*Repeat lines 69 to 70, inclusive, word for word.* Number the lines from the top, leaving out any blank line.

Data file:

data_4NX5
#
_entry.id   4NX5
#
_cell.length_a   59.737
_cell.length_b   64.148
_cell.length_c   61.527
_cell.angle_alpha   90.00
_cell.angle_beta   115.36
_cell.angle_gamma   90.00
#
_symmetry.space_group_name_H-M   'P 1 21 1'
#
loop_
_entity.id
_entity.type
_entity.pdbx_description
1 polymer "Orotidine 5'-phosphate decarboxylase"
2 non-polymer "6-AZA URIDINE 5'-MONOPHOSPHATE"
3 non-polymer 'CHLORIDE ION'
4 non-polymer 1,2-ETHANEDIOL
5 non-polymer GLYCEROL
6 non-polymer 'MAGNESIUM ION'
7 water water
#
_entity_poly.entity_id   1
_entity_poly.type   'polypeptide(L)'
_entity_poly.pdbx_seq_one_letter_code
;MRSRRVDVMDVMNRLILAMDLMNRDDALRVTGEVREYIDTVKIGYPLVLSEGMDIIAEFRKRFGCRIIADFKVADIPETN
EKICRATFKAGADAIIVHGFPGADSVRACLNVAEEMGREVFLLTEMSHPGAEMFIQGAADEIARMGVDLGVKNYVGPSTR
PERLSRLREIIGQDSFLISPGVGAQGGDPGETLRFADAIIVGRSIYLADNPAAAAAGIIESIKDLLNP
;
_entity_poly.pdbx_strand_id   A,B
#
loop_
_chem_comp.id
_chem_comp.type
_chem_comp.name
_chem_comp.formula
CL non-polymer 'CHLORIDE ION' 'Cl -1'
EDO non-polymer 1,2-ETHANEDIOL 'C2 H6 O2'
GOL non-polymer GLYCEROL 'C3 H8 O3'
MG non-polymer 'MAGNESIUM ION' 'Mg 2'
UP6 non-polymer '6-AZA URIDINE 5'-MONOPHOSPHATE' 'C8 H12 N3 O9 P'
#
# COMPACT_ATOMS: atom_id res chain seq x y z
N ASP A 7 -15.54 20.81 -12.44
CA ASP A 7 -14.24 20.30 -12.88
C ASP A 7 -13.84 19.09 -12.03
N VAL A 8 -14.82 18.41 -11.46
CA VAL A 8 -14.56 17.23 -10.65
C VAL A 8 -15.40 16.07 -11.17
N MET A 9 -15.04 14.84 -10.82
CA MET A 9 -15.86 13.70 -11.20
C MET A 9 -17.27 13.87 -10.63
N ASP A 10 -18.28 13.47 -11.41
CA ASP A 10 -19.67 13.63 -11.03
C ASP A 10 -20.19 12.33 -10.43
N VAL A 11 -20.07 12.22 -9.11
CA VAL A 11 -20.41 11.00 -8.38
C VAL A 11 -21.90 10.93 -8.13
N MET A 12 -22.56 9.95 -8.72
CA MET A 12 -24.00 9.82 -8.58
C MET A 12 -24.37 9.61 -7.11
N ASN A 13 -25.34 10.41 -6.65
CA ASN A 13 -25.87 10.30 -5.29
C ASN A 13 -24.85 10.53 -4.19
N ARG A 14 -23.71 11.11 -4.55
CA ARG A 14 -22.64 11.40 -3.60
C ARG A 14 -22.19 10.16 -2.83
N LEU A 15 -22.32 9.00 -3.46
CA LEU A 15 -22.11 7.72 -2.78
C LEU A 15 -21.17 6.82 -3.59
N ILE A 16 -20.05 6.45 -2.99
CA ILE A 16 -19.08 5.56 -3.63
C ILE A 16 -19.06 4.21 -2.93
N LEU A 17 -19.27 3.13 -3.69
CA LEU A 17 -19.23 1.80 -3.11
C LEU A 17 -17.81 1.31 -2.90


CA ARG A 14 -22.64 11.40 -3.60
C ARG A 14 -22.19 10.16 -2.83